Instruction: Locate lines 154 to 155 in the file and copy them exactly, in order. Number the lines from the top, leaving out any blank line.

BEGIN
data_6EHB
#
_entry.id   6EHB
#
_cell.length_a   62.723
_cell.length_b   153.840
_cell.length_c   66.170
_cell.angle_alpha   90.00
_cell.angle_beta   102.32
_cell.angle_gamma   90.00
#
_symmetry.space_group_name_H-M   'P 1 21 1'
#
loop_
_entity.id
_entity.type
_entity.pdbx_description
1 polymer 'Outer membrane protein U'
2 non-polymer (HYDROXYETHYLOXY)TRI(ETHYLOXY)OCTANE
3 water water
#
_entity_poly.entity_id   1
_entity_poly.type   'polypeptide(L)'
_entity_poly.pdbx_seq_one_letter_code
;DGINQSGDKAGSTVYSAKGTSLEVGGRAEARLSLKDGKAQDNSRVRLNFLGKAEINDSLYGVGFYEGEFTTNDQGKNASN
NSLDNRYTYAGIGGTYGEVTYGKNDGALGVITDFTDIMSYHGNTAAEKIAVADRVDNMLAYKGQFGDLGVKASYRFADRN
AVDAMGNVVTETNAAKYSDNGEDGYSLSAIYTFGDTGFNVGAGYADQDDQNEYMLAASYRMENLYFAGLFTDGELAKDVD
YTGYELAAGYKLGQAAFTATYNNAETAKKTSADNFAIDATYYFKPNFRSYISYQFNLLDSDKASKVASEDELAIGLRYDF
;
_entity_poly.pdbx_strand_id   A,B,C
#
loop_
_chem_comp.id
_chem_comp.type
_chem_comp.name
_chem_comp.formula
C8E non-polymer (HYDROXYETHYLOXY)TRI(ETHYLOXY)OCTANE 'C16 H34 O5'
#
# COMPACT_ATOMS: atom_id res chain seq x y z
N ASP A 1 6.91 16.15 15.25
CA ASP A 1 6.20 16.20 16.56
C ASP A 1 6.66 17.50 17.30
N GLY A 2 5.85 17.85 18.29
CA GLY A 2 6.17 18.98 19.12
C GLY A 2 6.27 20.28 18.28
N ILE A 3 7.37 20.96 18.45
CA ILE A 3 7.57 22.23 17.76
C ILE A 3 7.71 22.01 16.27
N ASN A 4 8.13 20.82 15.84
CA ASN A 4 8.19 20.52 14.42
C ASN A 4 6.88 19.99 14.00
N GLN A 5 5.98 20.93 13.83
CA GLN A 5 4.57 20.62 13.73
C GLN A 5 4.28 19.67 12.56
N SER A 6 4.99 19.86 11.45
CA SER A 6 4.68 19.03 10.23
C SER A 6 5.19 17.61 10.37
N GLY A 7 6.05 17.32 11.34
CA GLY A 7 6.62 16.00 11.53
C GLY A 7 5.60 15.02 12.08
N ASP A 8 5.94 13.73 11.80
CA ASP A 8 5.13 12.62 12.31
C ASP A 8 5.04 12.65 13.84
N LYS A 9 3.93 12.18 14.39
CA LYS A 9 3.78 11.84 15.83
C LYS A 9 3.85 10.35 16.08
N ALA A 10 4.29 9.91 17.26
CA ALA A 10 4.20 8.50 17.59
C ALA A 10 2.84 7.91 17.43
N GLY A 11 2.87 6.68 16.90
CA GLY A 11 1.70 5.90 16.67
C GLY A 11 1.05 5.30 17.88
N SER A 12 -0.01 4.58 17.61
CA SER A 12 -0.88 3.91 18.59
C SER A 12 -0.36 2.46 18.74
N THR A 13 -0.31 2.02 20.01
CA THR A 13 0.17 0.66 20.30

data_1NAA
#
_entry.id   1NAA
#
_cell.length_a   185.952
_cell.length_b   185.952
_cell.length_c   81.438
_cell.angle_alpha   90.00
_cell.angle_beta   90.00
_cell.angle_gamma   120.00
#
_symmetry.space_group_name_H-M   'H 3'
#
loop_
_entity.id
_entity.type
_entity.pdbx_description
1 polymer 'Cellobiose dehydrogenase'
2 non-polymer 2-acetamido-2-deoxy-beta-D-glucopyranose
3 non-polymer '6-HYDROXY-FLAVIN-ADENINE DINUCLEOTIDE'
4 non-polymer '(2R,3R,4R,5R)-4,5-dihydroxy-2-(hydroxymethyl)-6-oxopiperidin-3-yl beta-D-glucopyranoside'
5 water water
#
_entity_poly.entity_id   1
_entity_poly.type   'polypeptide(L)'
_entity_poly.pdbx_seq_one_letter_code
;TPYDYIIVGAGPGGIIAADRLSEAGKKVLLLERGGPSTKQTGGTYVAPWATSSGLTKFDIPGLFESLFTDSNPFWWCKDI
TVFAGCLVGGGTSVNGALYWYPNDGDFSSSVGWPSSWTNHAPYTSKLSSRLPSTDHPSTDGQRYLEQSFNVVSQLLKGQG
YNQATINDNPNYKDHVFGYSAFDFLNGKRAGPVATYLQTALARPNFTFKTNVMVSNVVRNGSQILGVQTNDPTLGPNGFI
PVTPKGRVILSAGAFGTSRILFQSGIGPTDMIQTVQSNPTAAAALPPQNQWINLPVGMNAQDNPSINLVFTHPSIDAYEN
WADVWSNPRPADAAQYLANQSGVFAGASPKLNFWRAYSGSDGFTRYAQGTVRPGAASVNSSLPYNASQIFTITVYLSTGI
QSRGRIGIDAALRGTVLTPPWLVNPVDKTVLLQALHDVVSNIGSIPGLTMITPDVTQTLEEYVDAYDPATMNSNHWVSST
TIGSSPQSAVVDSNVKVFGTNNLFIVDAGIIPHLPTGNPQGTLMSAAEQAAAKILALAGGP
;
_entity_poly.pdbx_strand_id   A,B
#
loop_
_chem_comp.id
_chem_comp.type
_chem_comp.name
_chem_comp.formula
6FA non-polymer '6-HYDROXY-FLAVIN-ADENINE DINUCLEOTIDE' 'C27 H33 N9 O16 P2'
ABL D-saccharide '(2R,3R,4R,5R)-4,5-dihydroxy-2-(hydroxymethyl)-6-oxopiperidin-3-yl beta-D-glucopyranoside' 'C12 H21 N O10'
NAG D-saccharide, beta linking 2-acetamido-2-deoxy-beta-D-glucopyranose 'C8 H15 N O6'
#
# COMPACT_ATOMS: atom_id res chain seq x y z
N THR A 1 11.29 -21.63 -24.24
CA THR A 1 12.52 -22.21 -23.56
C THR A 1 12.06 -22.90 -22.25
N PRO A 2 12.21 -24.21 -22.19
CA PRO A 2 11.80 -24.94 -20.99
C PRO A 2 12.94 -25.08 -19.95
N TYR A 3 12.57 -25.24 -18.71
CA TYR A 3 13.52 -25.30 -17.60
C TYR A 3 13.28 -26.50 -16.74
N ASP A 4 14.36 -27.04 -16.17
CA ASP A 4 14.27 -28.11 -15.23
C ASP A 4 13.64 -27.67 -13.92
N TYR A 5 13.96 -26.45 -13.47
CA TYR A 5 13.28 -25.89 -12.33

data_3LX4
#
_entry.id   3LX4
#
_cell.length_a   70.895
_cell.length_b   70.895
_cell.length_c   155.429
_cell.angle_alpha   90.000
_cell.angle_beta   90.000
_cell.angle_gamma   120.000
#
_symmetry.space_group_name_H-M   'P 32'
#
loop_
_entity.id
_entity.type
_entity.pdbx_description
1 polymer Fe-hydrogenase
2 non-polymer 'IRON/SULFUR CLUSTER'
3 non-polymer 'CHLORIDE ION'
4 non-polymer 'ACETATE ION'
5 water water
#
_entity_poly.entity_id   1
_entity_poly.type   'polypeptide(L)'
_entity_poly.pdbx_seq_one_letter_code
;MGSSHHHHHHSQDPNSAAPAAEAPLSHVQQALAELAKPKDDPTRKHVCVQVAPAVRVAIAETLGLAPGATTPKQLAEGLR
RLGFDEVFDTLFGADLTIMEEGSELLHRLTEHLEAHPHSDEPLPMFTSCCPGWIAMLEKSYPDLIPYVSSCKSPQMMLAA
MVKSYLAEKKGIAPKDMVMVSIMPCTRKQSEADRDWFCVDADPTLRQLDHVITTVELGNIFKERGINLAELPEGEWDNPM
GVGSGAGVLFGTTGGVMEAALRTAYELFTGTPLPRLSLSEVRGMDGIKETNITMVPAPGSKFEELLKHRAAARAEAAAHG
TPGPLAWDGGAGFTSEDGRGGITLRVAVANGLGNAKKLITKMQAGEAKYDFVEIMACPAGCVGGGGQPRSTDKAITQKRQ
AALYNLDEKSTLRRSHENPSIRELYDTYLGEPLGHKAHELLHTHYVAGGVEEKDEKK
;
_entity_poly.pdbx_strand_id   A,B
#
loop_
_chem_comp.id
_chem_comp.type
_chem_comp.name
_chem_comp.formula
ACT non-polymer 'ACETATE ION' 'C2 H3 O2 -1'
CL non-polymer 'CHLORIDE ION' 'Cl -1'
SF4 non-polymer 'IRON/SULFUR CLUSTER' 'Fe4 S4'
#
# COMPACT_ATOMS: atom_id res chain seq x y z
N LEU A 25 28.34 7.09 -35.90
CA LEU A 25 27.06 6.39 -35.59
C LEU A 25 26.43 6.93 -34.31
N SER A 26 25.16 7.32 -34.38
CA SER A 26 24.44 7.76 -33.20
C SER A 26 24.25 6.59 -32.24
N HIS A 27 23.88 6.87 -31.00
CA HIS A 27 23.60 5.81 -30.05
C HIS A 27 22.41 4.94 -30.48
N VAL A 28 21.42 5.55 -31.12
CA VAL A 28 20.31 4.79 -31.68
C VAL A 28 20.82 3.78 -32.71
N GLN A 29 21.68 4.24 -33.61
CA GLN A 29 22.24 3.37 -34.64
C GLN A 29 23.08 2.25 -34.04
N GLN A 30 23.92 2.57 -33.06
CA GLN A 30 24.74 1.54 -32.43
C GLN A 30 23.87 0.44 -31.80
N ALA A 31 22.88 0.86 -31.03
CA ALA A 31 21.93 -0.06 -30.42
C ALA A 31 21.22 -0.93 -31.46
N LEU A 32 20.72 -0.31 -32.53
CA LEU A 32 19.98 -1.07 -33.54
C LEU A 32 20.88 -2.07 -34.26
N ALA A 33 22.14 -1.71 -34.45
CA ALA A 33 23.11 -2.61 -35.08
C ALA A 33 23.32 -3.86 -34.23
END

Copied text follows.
_entity.pdbx_description
1 polymer Fe-hydrogenase